A flaw was just discovered in Google’s Knowledge Graph, which makes it possible to manipulate search results. Shortly put, “by adding two parameters to any Google Search URL, you can replace search results with a Knowledge Graph card of your choice,” said Wietze Beukema, the researcher who discovered the bug. Why is the bug potentially dangerous? It could be exploited to generate false information, or the so-called “fake news”.
The researcher demonstrated the way that may enable malicious users to alter search URLs and display knowledge panels with any information really.
So, what is the Knowledge Graph bug all about?
A closer examination of Knowledge Graph shows that you can attach a Knowledge Graph card to your Google Search, which might be helpful if you want to share information provided in a Knowledge Graph card with someone else.
If you click on the share button – present on every card – you’ll be given a shortened link (a https://g.co/ address). Following this link will redirect you back to google.com with the original search query. What’s different however are the parameters used: the URL will contain a &kgmid parameter. The value of this parameter is the unique identifier of the Knowledge Graph card shown on the page.
The researcher discovered that this parameter can be added to any valid Google Search URL, and it will display the Knowledge Graph card next to the search results of the search query:
For instance, you can add the Knowledge Graph card of Paul McCartney (kgmid=/m/03j24kf) to a search for the Beatles, even though that card would normally not appear for that query.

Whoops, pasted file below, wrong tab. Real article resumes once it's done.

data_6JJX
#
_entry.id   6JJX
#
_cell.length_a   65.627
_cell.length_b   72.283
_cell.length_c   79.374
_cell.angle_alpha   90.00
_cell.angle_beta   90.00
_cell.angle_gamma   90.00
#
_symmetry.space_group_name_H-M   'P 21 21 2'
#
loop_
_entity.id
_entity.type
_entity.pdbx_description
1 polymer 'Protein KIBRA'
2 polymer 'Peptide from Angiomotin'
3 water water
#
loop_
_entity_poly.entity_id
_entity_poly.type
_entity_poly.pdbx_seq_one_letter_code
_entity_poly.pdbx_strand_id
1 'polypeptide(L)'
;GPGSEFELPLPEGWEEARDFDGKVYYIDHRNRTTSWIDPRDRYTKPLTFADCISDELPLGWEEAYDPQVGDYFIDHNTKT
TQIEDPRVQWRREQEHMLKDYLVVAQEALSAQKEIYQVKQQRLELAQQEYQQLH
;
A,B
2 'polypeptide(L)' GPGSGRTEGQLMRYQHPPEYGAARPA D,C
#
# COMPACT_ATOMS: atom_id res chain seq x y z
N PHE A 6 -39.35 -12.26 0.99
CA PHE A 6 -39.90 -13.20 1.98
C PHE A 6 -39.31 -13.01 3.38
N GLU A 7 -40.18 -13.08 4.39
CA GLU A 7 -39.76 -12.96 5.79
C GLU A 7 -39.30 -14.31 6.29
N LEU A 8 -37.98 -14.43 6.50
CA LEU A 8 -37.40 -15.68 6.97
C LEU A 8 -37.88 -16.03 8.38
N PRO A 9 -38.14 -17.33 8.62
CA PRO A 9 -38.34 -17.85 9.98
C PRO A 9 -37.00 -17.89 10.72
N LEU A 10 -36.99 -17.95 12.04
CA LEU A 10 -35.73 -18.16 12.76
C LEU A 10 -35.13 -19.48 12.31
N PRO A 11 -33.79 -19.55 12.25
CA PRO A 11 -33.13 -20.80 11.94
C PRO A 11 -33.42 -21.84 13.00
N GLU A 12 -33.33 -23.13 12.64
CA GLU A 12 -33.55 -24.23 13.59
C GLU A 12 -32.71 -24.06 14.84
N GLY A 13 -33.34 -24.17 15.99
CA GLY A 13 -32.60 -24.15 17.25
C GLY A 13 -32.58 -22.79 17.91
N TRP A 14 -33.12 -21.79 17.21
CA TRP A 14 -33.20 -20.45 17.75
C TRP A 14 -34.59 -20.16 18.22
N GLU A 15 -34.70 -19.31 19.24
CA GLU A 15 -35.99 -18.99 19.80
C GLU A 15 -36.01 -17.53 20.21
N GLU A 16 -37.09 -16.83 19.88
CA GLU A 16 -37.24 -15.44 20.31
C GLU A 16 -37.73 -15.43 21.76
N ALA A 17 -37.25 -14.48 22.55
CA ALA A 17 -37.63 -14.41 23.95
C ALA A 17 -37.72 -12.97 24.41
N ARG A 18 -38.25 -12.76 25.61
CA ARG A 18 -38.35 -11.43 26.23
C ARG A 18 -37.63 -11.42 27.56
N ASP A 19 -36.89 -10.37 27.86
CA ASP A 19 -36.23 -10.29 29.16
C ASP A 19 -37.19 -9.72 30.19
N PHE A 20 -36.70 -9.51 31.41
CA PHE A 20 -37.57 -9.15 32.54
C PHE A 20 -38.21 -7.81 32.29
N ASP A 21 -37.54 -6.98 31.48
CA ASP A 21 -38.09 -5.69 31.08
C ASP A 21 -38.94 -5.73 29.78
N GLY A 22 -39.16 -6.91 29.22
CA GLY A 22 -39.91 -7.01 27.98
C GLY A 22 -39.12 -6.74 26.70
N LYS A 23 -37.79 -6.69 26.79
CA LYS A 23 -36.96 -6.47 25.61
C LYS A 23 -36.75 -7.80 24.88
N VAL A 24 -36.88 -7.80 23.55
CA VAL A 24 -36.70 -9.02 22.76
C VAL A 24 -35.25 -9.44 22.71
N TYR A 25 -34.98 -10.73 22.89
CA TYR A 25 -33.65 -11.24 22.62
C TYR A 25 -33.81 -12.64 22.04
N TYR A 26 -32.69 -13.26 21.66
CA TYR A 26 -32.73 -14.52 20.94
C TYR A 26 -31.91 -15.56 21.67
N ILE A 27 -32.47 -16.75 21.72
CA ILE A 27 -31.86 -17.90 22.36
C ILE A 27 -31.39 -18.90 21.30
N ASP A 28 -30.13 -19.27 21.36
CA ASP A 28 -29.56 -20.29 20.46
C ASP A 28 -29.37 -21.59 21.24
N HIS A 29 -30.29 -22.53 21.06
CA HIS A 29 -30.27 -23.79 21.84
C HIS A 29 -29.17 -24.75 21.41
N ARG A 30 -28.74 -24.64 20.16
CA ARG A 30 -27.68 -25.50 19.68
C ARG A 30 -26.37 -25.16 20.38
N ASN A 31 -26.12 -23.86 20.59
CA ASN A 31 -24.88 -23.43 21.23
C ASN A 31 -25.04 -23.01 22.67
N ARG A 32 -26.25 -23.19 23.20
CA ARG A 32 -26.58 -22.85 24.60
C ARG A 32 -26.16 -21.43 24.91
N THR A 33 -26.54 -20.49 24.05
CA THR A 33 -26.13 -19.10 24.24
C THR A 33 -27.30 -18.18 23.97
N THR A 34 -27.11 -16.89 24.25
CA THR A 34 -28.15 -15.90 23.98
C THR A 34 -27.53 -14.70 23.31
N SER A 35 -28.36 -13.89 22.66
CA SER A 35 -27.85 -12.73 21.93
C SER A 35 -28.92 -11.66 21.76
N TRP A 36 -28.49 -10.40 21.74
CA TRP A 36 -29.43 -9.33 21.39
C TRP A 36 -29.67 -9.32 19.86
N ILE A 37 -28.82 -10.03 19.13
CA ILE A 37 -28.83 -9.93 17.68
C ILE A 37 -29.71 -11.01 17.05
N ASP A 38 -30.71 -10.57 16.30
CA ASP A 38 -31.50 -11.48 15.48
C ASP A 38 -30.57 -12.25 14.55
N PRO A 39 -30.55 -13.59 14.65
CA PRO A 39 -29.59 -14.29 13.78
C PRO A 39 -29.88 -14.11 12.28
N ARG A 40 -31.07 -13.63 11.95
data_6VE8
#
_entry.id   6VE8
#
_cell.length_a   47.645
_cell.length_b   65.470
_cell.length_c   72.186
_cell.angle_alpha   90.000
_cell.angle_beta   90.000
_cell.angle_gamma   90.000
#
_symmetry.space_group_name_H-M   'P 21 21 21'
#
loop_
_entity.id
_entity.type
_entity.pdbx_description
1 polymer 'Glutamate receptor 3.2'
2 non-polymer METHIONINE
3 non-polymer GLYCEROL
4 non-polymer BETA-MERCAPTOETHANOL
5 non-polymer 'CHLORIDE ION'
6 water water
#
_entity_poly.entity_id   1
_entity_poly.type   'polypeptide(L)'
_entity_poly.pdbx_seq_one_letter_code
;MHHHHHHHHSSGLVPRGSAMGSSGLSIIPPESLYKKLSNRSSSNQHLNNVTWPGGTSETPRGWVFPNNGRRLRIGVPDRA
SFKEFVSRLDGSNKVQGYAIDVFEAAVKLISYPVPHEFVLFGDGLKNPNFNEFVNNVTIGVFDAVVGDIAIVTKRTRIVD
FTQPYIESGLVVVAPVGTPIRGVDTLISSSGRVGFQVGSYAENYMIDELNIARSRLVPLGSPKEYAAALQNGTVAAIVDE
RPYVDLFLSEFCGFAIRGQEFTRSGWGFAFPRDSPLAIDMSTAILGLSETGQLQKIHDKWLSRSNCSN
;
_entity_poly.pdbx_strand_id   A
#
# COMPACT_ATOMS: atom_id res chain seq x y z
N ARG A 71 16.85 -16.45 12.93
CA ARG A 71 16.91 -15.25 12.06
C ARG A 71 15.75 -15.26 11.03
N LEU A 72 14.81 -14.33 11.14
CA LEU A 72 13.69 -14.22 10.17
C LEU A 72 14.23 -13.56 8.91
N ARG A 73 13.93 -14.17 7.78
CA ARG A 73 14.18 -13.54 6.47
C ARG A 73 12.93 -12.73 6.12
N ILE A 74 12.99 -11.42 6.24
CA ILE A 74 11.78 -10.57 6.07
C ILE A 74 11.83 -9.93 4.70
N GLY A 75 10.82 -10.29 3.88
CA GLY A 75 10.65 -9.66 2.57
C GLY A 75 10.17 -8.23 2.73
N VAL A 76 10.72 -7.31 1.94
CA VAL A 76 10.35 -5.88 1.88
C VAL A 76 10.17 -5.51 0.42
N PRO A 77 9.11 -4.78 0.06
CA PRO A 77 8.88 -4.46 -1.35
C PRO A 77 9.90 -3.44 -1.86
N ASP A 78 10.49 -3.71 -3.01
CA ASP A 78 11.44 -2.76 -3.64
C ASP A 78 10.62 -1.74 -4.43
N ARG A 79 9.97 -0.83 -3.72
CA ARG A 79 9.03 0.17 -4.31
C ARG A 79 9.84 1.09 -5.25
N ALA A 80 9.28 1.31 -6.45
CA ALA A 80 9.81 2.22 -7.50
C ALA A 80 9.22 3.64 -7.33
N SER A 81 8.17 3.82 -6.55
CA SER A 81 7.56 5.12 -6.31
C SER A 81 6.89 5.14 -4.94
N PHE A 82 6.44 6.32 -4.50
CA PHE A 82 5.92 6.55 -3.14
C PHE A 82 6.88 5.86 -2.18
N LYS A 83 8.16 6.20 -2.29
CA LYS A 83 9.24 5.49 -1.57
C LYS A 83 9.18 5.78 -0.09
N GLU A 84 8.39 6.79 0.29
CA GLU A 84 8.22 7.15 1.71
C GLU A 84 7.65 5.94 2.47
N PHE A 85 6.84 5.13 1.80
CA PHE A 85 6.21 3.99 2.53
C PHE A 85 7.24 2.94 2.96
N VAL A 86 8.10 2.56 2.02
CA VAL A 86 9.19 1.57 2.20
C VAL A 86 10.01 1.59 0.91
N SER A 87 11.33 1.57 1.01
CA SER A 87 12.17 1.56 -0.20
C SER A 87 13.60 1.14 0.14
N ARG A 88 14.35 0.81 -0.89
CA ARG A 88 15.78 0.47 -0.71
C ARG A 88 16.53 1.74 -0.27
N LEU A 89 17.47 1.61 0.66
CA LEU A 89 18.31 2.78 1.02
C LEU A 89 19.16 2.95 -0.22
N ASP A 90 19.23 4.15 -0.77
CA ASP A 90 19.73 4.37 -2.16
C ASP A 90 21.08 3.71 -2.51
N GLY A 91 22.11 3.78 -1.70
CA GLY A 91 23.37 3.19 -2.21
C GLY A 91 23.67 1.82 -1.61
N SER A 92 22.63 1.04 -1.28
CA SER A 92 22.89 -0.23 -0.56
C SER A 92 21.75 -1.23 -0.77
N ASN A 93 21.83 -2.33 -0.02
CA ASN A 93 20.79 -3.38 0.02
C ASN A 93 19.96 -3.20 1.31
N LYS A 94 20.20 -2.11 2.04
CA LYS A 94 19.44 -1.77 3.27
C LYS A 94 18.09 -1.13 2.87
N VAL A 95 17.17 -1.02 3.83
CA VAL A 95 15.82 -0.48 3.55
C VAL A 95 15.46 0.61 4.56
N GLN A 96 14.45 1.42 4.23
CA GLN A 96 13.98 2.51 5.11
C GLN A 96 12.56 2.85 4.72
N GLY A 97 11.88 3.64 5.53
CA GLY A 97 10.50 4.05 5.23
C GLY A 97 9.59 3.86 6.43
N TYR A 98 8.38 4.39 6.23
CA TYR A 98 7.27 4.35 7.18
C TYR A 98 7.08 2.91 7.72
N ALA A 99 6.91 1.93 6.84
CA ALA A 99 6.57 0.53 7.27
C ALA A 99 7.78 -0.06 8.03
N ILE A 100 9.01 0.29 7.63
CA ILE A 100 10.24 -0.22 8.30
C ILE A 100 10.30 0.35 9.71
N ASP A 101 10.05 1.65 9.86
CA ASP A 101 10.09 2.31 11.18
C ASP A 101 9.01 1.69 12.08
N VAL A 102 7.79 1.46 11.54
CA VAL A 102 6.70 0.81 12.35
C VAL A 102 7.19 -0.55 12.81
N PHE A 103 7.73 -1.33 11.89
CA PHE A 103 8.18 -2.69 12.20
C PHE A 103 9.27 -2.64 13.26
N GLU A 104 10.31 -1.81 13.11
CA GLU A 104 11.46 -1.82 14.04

In addition, it should be mentioned that Google also offers a way to view the Knowledge Graph card in isolation and omit the search results. This is done easily by adding the &kponly parameter to the URL. This way, Knowledge Graph card is no longer a side panel, but has moved to where you would normally see the search results, the researcher explains.
It is also noteworthy that the bug was first discussed in 2017, and it’s back in the spotlight once again. The researcher himself says he reported it a year ago. The bug raises concerns about the potential of spoofing search results:
If, for example, your search query is a question, you can now pick a Knowledge Graph card that has your desired answer and only show this desired answer. Forward on the link to someone else and you might convince them Jaffa cakes are actually biscuits. More seriously, this technique could be used for spreading false information for political or ideological gain.
How can this be prevented from happening? The researcher believes that the kponly parameter should be disabled by Google, but a better solution might be entirely removing the kgmid option.